By CRU Principal Analyst Matthew Watkins, from the Steel Sheet Products Market Outlook
The European Green Deal for the EU was launched on Dec. 11 by the new European Commission. This is a strategy that aims both at achieving zero net emissions of greenhouse gases by 2050 and at managing the transition to that state for the EU’s citizens and businesses.
It presents various high-level goals and strategies to achieve them. A number of these will, if enacted, impact the steel industry on both the supply and demand side. Here we present some early reaction to the launch in those areas.
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A Green Deal, Not a Done Deal – But its Aims Will Shape the Success or Otherwise of Future Business Models
The central goal of achieving EU climate neutrality by 2050 for now remains an ambition. The EC says that by March 2020 it will propose a “climate law” that will make this ambition legally binding and that will also “ensure that all EU policies contribute to the climate neutrality objective and that all sectors play their part.” So, there is a near-term objective to ramp up the enforceability of the elements of the Green Deal, but this is not in place today. Today, not all EU member states are supportive of the 2050 net zero target and will need to be convinced to change their stance.
Other key questions are how much all this will cost, who will pay and how will they pay? There are no firm answers to these questions right now. The Green Deal states that achievement of existing 2030 climate and energy targets will already require €260 billion of additional annual investment (our emphasis) – and the aim now is to go well beyond those. So, the answer to how much this will all cost is clearly “a lot.” There are a multitude of avenues presented in the Green Deal for financing possibilities both public and private, and at EU and member state level. At this point few or none seem to be in place and will require firming up.
The EC further states that current policies will reduce greenhouse gas emissions by 60 percent by 2050 from 1990 levels. Hence in the absence of new legislation and policy there will be a large gap to the goal of the Green Deal, and there is thus considerable risk that some or all of the impacts set out below for the steel sector will be diluted to some degree. As of now they should be interpreted as indications of the direction of travel, or as general goals for the medium to longer term.
Taking Action Now is Important
We do not think this in any way invalidates the need for the steel sector to consider the impacts of the Green Deal. These are things that will shape the success or otherwise of long-term business models to serve European steel demand.
Another key thing to note is that whatever the current status of the legal and financing structures to support it, the Green Deal represents a significant acceleration of the public ambition around response to climate change. The time horizon of industry change has just been brought forward and several public actions impacting steel will now happen soon i.e. in 2020. These include presentation of an EU industrial strategy, a Circular Economy Action Plan and a proposal to support zero carbon steelmaking by 2030.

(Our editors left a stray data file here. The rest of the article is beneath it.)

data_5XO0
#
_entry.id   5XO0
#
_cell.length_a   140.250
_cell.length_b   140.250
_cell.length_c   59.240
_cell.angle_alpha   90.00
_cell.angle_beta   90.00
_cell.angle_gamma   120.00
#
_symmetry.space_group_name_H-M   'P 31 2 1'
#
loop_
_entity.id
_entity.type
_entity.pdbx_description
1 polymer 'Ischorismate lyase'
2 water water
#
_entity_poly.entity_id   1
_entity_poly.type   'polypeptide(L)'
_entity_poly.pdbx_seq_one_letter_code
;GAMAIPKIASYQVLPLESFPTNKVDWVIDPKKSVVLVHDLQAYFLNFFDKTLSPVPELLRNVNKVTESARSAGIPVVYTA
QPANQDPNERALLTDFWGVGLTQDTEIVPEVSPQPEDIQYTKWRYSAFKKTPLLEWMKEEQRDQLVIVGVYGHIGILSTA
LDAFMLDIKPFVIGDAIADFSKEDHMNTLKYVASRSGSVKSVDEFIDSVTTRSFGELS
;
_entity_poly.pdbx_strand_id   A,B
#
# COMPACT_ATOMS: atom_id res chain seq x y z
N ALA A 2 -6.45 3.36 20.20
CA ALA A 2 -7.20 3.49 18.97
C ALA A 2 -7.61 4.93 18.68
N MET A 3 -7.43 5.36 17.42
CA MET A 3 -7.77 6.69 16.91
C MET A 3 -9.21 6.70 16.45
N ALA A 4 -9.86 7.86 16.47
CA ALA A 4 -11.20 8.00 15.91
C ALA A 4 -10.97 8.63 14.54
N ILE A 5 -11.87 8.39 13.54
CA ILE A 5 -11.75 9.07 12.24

What Does the Deal Look Like?
In its initial public communication, there is the following visual representation of the Green Deal, which is helpful in identifying and separating out its various focus areas:
Below are a number of proposed action areas contained in the Green Deal that we think have relevance to the European steel sector. There is a mix of threats and opportunities, and here we try to make some early comment at a high level on those:
Steel Supply Side: Prioritizing and Promoting Low Carbon Production
Support for Decarbonization
• The EC intends to “support clean steel breakthrough technologies leading to a zero-carbon steel making process by 2030 and will explore whether part of the funding being liquidated under the European Coal and Steel Community can be used.” A legacy asset of the ECSC is the Research Fund for Coal and Steel. On its website this states that it makes around €40m available each year to fund various research projects that include, but are not exclusive to, CO2 emissions reduction. Given that the UK alone has mobilized a combined GBP350m (€415m) to support decarbonizing UK steel production and deployment of low carbon hydrogen, this funding option does not seem especially large.
• Support for the development of a commercially viable hydrogen economy and carbon capture & storage/usage (CCSU) is implicit in several areas. One is in regard to “smart infrastructure” for energy, where the EC says it will review the existing regulatory framework with the aim to “foster the deployment” of these items. The EC also lists clean hydrogen production and CCSU as priority areas in a desired set of “climate and resource frontrunners” aiming at securing commercial scale breakthrough technologies by 2030.
• Implicitly there is a threat to the business model of carbon-intensive steel making. This threat includes higher emissions costs, possible loss of market access, possible loss of social license to operate, and possible loss of financing options. There is a risk to member state governments here if barriers to exit for private companies are not managed correctly. Bankrupt assets could end up in public hands, with associated large liabilities for industrial site clean-ups. This risk has an interesting current manifestation at Ilva (see a recent Insight for some of the detail on that fluid situation).